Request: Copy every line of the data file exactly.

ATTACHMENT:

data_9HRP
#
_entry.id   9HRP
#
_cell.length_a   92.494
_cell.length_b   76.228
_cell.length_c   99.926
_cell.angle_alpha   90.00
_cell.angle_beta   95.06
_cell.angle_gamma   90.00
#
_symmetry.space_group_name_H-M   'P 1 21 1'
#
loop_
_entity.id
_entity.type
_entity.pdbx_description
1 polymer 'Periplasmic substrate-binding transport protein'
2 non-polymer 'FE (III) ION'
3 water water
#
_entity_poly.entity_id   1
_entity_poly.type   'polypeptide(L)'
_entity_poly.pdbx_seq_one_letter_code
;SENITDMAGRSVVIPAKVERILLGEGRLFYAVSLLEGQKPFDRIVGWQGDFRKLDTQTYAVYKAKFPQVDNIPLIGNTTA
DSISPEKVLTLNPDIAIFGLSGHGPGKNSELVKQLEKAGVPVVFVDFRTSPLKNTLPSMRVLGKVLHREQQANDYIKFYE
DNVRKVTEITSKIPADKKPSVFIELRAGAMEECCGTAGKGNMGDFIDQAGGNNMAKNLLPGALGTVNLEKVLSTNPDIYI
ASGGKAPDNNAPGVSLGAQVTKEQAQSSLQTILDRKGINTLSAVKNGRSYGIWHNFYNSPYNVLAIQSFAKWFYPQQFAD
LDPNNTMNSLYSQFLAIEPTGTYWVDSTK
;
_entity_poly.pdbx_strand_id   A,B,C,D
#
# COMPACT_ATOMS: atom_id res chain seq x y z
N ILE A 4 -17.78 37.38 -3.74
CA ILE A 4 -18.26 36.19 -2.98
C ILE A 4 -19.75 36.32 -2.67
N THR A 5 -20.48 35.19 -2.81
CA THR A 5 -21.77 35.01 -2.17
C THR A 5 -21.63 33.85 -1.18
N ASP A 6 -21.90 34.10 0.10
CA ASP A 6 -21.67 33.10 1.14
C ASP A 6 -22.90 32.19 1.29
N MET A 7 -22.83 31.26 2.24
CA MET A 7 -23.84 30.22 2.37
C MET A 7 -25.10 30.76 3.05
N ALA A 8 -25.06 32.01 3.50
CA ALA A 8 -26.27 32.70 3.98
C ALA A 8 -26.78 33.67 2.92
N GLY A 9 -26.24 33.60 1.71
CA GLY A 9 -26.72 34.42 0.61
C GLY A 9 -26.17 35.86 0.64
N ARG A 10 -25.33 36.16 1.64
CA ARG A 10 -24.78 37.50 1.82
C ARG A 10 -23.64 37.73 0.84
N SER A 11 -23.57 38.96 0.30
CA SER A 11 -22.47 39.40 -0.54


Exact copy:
data_9HRP
#
_entry.id   9HRP
#
_cell.length_a   92.494
_cell.length_b   76.228
_cell.length_c   99.926
_cell.angle_alpha   90.00
_cell.angle_beta   95.06
_cell.angle_gamma   90.00
#
_symmetry.space_group_name_H-M   'P 1 21 1'
#
loop_
_entity.id
_entity.type
_entity.pdbx_description
1 polymer 'Periplasmic substrate-binding transport protein'
2 non-polymer 'FE (III) ION'
3 water water
#
_entity_poly.entity_id   1
_entity_poly.type   'polypeptide(L)'
_entity_poly.pdbx_seq_one_letter_code
;SENITDMAGRSVVIPAKVERILLGEGRLFYAVSLLEGQKPFDRIVGWQGDFRKLDTQTYAVYKAKFPQVDNIPLIGNTTA
DSISPEKVLTLNPDIAIFGLSGHGPGKNSELVKQLEKAGVPVVFVDFRTSPLKNTLPSMRVLGKVLHREQQANDYIKFYE
DNVRKVTEITSKIPADKKPSVFIELRAGAMEECCGTAGKGNMGDFIDQAGGNNMAKNLLPGALGTVNLEKVLSTNPDIYI
ASGGKAPDNNAPGVSLGAQVTKEQAQSSLQTILDRKGINTLSAVKNGRSYGIWHNFYNSPYNVLAIQSFAKWFYPQQFAD
LDPNNTMNSLYSQFLAIEPTGTYWVDSTK
;
_entity_poly.pdbx_strand_id   A,B,C,D
#
# COMPACT_ATOMS: atom_id res chain seq x y z
N ILE A 4 -17.78 37.38 -3.74
CA ILE A 4 -18.26 36.19 -2.98
C ILE A 4 -19.75 36.32 -2.67
N THR A 5 -20.48 35.19 -2.81
CA THR A 5 -21.77 35.01 -2.17
C THR A 5 -21.63 33.85 -1.18
N ASP A 6 -21.90 34.10 0.10
CA ASP A 6 -21.67 33.10 1.14
C ASP A 6 -22.90 32.19 1.29
N MET A 7 -22.83 31.26 2.24
CA MET A 7 -23.84 30.22 2.37
C MET A 7 -25.10 30.76 3.05
N ALA A 8 -25.06 32.01 3.50
CA ALA A 8 -26.27 32.70 3.98
C ALA A 8 -26.78 33.67 2.92
N GLY A 9 -26.24 33.60 1.71
CA GLY A 9 -26.72 34.42 0.61
C GLY A 9 -26.17 35.86 0.64
N ARG A 10 -25.33 36.16 1.64
CA ARG A 10 -24.78 37.50 1.82
C ARG A 10 -23.64 37.73 0.84
N SER A 11 -23.57 38.96 0.30
CA SER A 11 -22.47 39.40 -0.54